Gathered in front of Rockville Centre residents of varying ages and races, Theresa Sanders, president and chief executive officer of the Urban League of Long Island, delivered a speech on racial equality on Long Island.
The Feb. 27 discussion, held at the village’s Martin Luther King Jr. Centre, was hosted by Raising Voices USA, a Rockville Centre advocacy group led by co-founders Emma Travers and Cindy Vaupel, talked about how the black population in Long Island is rising, yet there is still inequality.
The Urban League, founded in 1974 according to chairwoman Lois Cooper, aims for equal employment, education, housing and healthcare accessibility for African-American residents.
“We are all interconnected,” Sanders said. “It doesn’t matter what your race, age or gender preference is, because if one group is not doing well then none of us are going to reach our true potentials.”
Sanders referenced an April 2017 study by Tracey Ross, of the national research and action institute PolicyLink, called “Empowering Black Long Island: How Equity Is Key to the Future of Nassau and Suffolk Counties.”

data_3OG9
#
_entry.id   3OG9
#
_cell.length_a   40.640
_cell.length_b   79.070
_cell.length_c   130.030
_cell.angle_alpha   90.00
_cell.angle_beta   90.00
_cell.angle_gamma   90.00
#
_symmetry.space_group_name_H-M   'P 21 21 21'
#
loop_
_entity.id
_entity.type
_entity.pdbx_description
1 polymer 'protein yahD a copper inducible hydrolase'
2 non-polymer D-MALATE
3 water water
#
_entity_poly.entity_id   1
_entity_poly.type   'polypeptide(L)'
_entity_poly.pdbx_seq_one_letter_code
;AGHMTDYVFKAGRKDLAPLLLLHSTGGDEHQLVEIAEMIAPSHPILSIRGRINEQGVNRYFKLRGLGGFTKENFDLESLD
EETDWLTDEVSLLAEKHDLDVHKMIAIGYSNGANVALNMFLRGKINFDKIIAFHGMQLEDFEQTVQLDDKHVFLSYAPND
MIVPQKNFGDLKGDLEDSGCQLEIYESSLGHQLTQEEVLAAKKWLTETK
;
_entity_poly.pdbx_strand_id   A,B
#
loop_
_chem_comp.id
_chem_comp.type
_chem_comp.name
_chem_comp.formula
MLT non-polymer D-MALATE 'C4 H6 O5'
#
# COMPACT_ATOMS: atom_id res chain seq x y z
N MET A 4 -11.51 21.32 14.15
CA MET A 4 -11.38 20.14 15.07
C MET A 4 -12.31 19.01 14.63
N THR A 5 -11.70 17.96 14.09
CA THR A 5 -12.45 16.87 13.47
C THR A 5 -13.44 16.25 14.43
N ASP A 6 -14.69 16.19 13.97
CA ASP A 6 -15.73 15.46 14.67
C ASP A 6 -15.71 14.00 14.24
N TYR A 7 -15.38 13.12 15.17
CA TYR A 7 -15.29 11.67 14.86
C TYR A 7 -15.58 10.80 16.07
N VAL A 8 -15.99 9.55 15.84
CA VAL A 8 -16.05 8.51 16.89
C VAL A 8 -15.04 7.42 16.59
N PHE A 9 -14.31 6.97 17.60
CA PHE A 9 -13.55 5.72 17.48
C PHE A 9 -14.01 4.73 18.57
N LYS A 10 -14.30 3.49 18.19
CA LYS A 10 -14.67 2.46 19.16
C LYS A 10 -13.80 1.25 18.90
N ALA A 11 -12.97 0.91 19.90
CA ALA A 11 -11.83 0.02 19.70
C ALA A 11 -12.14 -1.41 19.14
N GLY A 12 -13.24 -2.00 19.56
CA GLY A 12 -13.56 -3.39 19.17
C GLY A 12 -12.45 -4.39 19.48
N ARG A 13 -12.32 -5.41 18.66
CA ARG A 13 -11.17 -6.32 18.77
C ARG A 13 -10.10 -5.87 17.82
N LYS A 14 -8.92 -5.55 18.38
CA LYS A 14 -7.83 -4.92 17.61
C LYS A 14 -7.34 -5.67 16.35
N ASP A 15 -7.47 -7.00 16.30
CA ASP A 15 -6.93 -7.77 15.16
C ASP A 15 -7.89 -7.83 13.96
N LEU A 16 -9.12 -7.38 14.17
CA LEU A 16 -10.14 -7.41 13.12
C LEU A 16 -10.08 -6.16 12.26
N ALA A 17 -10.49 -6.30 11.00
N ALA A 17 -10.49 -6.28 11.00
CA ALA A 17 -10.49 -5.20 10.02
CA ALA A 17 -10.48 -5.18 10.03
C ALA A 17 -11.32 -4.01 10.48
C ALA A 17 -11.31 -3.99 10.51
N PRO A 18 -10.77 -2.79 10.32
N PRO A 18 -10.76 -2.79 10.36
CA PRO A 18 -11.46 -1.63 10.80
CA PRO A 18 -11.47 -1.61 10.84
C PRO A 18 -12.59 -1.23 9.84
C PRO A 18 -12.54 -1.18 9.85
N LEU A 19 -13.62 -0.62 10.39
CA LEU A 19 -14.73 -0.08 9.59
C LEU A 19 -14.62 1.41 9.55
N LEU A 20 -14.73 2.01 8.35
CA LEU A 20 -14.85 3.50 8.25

The country would gain $23.5 billion in gross domestic product if there was racial equity, according to Ross’s study, which would mean an average annual income increase of $23,500 for African-American Long Islanders — a population that has risen by 13 percent since 2000, they study states.
Additionally, the study found that there is a current wage gap of $8 per hour between college-educated blacks and whites.
Sanders said it all starts with education, because uneducated black people spawn “a vicious cycle” that leads to generations of uneducated family members.
The Urban League, Sanders added, urges people to speak up, not complain, but attend meetings and rallies whenever possible. She alluded to this as “the spirit of advocacy,” pointing out that the greatest movements in history started with young people.
“The evidence of our advocacy in a democratic society is our ability to put leadership in and take leadership out,” said Sanders. “That’s the American way.”
Rena Ryback, co-chairwoman of Raising Voices’ unity and diversity committee, mentioned that the group is launching an anti-racism project this fall. The project is to be a lengthy process of challenging discussions held in a safe space where guests can openly speak on racism and become educated about it from others.
“The main thing to take away is equality and diversity; we have to accept change and unify the community as a whole,” said Sharon Sheppard, assistant director for the MLK Center. “You shouldn’t be judged by your color.”